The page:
I don’t believe there’s a shadowy cabal controlling the news output to shape world events to their needs. I’d say it’s probably, more often than not, just the unforseen and unpredictable outcome of having pure capitalism deciding what is and isn’t newsworthy.
Kind of like how MTV morphed into this weird monster with wall to wall reality TV, all of it uniformly terrible and none of it related in any way to music. It’s like the televisual version of sweets; devoid of any real value but people can’t stop consuming it.
What’s the story with the 1990s web design?
You what?, how do you mean?
who is the 78 year old man “risking everything”?
my error. Pope Francis, 81, not 78.
I still maintain he moves like a 78 year-old
Jagger is only 74
Enjoyed that Listrade, and +1 :)
listrade that was a really well written piece and I agree
always enjoy your writing!
* riding shirley
Wait a minute. Shirley? Who’s she? Or maybe he — wasn’t that Giant Haystacks’ name or something? Goddammit. The hoor-ing around that goes on in this place is desperate.
Big Daddy – Shirley Crabtree :)
But who’s the daddy, Bertie?
Something about the tone of this piece really irked me. You make a lot of good points and you’re correct about a lot of things, but I feel it’s quite a shallow and lazy analysis to blame the consumers of media as being the ones who are “letting this happen”. We’re just not. This is not our fault. The media makes this happen. Sh*tty journalists with no integrity make this happen. Most people are just trying to get through the week.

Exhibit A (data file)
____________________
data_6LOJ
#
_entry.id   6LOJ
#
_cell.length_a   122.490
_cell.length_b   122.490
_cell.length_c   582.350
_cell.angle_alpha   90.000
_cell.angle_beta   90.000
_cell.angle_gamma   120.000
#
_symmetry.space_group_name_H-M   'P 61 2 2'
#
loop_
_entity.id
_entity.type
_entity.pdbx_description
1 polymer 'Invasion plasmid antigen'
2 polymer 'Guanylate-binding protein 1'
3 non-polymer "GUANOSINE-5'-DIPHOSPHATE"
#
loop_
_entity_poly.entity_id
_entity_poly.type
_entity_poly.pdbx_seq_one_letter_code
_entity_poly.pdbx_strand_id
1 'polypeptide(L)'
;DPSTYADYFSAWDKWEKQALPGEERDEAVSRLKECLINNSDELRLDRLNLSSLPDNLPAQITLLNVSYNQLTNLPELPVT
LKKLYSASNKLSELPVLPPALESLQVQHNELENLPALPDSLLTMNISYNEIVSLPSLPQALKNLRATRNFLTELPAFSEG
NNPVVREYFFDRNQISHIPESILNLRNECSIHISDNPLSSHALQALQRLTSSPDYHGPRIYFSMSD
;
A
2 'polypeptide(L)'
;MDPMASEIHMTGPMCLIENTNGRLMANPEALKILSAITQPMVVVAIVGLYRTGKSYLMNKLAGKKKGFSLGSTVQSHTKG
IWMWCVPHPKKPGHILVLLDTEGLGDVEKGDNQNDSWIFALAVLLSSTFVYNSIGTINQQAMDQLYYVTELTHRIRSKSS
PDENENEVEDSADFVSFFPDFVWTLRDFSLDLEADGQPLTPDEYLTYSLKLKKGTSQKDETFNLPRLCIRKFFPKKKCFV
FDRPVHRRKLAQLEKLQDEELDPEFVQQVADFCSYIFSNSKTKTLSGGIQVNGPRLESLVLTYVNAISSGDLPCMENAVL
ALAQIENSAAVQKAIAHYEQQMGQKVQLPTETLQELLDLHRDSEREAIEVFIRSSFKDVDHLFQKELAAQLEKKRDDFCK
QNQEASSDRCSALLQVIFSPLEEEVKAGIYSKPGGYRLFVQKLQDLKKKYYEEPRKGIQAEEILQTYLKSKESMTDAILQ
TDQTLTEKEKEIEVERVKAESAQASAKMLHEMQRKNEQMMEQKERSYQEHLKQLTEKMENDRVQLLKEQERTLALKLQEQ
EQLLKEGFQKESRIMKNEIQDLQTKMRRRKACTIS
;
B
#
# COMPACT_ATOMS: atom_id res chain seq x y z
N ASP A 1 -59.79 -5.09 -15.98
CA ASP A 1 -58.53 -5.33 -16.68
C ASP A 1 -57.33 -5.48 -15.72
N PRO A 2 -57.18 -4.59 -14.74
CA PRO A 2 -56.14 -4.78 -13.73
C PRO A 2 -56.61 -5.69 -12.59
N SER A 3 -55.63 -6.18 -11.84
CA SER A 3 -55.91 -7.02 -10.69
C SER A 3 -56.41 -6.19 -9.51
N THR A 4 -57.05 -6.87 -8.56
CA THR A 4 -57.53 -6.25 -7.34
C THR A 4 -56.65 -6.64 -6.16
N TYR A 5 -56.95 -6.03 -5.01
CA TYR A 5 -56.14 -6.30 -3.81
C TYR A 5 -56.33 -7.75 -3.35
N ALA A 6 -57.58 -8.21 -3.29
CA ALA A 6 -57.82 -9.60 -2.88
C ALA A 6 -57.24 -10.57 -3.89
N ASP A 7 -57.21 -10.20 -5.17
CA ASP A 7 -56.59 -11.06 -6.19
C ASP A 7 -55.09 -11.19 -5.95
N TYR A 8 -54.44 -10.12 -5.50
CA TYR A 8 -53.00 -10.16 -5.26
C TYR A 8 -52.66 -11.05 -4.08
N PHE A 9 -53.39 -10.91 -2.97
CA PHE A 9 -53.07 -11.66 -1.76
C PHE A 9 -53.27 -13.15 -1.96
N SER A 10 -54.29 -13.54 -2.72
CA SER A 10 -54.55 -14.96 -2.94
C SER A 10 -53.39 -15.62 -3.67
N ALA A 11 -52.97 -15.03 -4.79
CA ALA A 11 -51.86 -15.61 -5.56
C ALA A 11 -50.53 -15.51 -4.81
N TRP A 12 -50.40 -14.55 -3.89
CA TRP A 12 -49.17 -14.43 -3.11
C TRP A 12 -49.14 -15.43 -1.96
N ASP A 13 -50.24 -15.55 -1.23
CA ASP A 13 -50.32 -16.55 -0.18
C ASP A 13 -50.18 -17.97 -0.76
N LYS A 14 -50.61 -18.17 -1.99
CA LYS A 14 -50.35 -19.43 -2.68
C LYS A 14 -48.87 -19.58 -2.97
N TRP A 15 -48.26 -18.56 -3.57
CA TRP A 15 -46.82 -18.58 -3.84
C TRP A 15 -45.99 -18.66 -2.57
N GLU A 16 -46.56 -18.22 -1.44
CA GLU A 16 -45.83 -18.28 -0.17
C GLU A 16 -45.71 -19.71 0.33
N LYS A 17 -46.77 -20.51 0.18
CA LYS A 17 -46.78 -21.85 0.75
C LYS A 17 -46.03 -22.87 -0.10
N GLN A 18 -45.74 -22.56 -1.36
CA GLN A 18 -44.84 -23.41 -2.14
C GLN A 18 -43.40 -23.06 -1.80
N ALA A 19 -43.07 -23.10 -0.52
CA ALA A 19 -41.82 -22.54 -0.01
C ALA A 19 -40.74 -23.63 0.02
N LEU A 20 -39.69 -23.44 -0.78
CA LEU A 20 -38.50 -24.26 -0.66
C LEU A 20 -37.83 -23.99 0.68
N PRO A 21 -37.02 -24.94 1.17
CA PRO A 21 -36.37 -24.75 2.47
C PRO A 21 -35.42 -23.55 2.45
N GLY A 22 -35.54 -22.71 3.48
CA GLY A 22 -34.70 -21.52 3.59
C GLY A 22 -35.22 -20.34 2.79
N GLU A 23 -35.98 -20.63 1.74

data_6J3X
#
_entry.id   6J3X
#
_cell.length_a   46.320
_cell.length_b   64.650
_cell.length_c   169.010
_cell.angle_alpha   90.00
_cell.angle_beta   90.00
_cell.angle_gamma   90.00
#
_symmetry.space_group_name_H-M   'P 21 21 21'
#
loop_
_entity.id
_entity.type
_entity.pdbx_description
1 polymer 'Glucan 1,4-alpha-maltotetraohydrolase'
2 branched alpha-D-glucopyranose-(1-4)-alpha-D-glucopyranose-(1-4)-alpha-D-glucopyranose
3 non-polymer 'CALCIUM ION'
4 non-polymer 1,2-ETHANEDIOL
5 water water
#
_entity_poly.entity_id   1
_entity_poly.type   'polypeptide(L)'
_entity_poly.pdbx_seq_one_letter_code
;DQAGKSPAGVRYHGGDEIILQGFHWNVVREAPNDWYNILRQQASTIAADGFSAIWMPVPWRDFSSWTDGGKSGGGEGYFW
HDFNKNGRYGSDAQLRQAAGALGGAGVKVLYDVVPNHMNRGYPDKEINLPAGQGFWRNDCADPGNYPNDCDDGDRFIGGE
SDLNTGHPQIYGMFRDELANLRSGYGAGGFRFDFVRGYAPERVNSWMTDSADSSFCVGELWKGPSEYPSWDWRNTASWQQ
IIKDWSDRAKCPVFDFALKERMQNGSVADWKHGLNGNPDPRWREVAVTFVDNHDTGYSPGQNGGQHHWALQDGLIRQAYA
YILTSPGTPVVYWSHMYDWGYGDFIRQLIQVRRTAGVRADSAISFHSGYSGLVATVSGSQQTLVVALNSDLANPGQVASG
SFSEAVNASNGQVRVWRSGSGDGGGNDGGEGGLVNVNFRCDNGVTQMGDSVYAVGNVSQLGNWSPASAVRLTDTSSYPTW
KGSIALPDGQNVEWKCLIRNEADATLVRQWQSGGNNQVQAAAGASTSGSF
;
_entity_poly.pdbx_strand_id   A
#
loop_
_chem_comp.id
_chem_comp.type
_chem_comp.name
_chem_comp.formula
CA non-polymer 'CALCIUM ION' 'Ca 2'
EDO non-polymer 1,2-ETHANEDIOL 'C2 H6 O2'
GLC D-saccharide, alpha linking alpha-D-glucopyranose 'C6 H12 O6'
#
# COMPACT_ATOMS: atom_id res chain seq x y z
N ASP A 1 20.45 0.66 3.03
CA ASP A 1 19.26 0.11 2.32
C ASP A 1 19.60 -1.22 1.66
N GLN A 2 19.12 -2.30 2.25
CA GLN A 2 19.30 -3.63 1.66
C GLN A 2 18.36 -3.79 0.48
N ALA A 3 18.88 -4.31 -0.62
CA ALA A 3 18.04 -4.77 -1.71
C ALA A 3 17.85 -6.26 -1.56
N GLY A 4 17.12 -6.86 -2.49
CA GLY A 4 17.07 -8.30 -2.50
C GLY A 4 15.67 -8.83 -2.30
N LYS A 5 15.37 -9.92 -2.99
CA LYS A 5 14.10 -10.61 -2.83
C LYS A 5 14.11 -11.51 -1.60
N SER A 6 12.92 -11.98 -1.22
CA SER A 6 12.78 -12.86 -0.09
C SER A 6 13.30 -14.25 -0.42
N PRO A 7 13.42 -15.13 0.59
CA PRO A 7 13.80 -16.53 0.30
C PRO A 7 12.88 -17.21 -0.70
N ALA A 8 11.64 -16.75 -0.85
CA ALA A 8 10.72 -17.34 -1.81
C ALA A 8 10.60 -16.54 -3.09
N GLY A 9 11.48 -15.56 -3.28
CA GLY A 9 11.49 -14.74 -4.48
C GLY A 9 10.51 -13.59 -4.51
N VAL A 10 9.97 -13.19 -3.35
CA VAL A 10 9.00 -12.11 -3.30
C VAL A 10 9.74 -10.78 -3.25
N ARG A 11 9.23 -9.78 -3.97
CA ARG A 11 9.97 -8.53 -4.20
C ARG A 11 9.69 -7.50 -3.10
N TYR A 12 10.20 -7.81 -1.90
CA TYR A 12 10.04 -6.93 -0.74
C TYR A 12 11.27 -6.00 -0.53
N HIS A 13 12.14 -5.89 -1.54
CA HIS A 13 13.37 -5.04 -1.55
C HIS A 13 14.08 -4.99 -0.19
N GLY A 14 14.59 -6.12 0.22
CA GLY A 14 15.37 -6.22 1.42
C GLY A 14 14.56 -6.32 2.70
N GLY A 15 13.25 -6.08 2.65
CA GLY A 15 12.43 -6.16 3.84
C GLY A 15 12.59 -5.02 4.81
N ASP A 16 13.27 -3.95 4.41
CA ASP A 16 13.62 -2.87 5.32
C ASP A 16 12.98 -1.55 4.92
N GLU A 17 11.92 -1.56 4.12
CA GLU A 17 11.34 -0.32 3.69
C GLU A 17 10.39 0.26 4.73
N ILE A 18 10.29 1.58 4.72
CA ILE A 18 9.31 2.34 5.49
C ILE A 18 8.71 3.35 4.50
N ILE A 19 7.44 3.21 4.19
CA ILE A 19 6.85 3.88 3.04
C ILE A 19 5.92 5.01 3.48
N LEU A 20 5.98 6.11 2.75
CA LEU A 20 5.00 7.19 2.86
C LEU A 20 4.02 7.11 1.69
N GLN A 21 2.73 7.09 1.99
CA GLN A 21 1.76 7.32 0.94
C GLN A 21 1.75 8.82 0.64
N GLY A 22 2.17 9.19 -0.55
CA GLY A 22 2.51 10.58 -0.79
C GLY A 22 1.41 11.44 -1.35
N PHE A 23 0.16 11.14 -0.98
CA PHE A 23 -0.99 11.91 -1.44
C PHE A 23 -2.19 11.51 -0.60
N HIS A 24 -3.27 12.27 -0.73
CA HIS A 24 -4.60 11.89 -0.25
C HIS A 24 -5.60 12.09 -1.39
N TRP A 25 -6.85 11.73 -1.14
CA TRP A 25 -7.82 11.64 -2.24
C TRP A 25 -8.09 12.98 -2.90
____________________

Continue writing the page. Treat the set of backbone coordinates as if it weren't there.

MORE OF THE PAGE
thank you @Listrade
great article again
thank you @Barry
I don’t know about your observation about the consumer side…I’m 50/50 on it…but I completely agree with your observation about the media. and it has been thus here for many years now. this is exactly what I was getting at when I commented about the ridiculous state of the headlines in todays newspapers this morning, clearly utter bullsht and nowhere near the important matters of the day. across the board.
for me its not just crappy or sloppy journalism,. its misdirection in plain sight, again. amazing.
It’s a two way relationship. If you feel it’s poopy journalism, why then tune in or buy the product? Find better, more independent sources.
If you realise you’ve been getting spoonfed bullpoo and don’t do any thing about it, then I’d say you don’t really have grounds to say it’s not my fault.